When we left the parking area at La Selva there was already someone waiting to take our spot. I really hope the local community gain something from having the motorhome parking there.
Our destination was a parking spot inland, provided by the cooperative Wine and Olive Oil producer Cellar Masroig. I am really quite uneducated about wine, I like drinking the stuff – particularly soft, easy drinking, red wines – but I don’t know much about it. I was looking forward to trying some locally produced wine rather than just picking up a cheap bottle from the supermarket.
The village of El Masroig sits near the border between the Priorat and Montsant DO regions. The main grape grown is Carignan, one I’d never heard of – and it’s not surprising as it’s rarely used to make a single variety wine. The lady in the winery explained that Carignan has high yields but has to be picked by hand, it’s main characteristics are high tannins, strong acidity and a deep colour. Not my sort of wine at all. When we arrived at the parking in the morning we saw people turning up with plastic 5 litre bottles which they were getting filled in the winery. It turned out that the wine they were collecting was pure Carignan wine and I insisted on trying it although I was told I wouldn’t like it. True enough it was too rough for me.
Fortunately for me the blended wines (using Grenache, the other key grape variety in the area) were much more enjoyable and I particularly liked their boxed Vi Negre. So I had to pick up one of those (I think I’ll be returning to pick up some more) along with some of their filtered olive oil and a jar of local honey. We didn’t do a tour of the winery, but the shop is very accommodating and has lots of samples of wine and oil available for people passing by.
We didn’t just come here for the wine, there is also plenty of walking in the area. So when we arrived, and before we even leapt into the winery, we were off on a hike through the vineyards and olive groves of the area.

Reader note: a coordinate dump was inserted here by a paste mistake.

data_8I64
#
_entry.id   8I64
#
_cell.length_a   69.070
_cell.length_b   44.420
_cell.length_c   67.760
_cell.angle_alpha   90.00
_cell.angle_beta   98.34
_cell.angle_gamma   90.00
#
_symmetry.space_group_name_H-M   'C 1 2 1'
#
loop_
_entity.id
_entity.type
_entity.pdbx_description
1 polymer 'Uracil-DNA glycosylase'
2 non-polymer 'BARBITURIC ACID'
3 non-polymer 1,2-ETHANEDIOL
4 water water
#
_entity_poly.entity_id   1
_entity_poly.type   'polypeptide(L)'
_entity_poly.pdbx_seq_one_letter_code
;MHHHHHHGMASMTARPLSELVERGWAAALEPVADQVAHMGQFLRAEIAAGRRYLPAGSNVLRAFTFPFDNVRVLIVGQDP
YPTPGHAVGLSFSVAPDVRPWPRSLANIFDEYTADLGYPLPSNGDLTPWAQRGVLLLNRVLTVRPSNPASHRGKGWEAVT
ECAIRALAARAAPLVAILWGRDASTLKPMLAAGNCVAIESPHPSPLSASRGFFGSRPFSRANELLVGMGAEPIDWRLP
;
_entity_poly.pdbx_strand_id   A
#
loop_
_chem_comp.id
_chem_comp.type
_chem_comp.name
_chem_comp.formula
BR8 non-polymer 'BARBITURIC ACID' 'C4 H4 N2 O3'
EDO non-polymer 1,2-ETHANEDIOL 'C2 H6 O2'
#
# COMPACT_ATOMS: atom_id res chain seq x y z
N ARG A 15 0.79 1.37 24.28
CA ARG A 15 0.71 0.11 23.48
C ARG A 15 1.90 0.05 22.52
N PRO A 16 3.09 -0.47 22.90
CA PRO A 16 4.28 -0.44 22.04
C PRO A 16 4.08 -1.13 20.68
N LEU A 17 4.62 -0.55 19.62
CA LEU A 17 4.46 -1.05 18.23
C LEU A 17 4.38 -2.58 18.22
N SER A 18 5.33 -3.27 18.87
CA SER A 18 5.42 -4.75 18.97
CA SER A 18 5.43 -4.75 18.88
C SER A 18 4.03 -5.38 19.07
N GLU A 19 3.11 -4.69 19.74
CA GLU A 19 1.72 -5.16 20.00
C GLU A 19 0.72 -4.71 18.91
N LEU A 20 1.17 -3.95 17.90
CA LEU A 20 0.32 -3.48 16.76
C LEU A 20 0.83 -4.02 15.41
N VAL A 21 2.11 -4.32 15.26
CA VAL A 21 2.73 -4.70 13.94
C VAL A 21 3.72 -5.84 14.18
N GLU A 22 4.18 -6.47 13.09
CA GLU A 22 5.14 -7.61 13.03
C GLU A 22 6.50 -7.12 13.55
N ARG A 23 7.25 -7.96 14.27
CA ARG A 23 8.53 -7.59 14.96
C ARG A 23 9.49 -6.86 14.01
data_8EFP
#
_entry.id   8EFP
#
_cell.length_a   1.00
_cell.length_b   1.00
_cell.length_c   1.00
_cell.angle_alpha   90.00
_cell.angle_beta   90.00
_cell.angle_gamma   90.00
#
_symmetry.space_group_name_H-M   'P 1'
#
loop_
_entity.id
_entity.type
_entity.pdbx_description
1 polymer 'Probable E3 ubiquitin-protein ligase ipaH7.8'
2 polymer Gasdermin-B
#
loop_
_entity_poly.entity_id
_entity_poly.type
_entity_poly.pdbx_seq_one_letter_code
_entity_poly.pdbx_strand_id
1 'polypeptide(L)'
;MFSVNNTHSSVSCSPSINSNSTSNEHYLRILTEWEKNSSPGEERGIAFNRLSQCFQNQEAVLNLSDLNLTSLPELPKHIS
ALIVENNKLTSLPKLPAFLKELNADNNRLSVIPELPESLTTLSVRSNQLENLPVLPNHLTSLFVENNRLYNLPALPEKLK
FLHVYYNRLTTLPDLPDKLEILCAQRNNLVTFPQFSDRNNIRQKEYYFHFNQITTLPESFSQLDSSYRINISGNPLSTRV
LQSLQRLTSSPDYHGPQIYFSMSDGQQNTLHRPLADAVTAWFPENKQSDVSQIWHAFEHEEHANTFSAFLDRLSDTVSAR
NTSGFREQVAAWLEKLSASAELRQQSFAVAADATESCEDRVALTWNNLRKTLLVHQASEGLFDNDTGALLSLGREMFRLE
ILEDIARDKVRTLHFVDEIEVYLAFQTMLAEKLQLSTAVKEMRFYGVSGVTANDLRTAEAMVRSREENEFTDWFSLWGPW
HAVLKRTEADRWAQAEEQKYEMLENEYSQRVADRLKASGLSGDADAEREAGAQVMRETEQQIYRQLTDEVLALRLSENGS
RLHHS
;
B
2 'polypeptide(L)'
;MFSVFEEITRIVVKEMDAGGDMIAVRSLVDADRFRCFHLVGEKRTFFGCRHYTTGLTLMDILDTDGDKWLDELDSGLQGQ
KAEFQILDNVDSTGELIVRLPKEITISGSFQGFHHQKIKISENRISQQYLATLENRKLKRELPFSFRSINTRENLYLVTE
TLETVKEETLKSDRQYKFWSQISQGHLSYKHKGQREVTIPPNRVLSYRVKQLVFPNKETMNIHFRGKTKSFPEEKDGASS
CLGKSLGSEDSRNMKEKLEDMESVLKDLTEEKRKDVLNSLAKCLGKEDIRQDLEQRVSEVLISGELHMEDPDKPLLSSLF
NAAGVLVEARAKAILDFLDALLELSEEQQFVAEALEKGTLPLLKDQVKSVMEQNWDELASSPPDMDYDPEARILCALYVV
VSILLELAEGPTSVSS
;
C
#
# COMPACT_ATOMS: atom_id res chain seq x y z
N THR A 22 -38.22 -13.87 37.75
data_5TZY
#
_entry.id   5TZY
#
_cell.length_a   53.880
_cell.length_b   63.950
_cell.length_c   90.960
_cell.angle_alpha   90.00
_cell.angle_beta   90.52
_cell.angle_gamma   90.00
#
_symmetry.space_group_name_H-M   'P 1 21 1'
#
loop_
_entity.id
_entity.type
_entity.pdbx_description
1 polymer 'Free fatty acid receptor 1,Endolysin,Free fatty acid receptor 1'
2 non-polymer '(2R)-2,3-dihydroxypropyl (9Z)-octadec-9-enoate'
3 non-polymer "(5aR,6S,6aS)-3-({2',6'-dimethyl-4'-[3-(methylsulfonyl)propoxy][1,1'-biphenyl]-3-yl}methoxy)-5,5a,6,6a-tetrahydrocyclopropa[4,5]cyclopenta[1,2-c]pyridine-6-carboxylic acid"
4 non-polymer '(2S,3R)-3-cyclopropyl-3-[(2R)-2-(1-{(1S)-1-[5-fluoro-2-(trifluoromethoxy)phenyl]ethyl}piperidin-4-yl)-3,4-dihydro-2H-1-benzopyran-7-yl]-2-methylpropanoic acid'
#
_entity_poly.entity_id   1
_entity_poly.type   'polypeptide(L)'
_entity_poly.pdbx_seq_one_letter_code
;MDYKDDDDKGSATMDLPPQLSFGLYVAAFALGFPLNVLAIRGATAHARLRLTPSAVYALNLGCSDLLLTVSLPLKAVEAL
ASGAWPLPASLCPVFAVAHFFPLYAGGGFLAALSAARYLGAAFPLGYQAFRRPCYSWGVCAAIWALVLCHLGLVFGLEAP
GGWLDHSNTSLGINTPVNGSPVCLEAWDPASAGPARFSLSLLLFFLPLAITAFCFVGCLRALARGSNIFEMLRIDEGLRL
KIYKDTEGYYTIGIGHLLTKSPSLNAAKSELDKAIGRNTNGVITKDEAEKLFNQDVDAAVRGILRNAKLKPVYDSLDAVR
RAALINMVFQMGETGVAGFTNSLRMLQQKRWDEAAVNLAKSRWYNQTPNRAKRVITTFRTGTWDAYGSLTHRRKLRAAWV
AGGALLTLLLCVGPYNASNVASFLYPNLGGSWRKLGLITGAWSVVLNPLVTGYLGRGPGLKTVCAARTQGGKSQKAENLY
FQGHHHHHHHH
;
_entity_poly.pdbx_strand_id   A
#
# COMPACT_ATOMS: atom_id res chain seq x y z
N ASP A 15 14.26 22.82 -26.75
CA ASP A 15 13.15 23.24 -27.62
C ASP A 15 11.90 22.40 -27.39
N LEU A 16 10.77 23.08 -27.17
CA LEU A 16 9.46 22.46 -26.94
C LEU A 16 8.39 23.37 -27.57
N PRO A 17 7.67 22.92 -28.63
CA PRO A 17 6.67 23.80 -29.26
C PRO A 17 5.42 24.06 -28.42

We decided to do a walk that joined two paths to make a circular route. The only issue being the part where the paths joined, it looked like we’d be able to follow a ridge but we weren’t sure.
So we set out of the Northern side of the village on the Cami del Masroig y Bellmunt following a well marked track used by the local growers to access their crops. Although it was mostly dry, there was still evidence of the recent floods in the scoured clean barrancas.
Lo Serrai is a small peak on the end of a ridge and we turned off the main path towards it (still signposted) and clambered up the friable rock to reach it’s summit. From there the marked path ended but we wanted to follow the ridge to the west and drop down to pick up the Puig Roig track. It took a few false starts before we found the trail along the top of the ridge. And it was good walking once we found it, but we were continually delayed by route finding. We knew that people had walked it – there was a wikiloc route along it (sadly the GPS info was incorrect) and we found small cairns along the way – but the top of the ridge was scrubby and there were multiple routes through, some ending on the edge of the cliff.
Finally we started to drop down and the route became easier to find. We worked our way through a vineyard where the vines were clad in their autumn leaves and around a muddy Olive grove to reach the path to Puig Roig By this time we were too tired (read frustrated) to go and visit the archeological site of Puig Roig itself, so once we reached the track (actually an asphalt road, but we didn’t encounter any motorised vehicles) we followed it back to El Masroig.
We stayed at the Cellar Masroig parking that evening in one of the six (I think) marked out bays for motorhomes and topped up using their free service point the following morning. It was a really peaceful night on the outskirts of the village.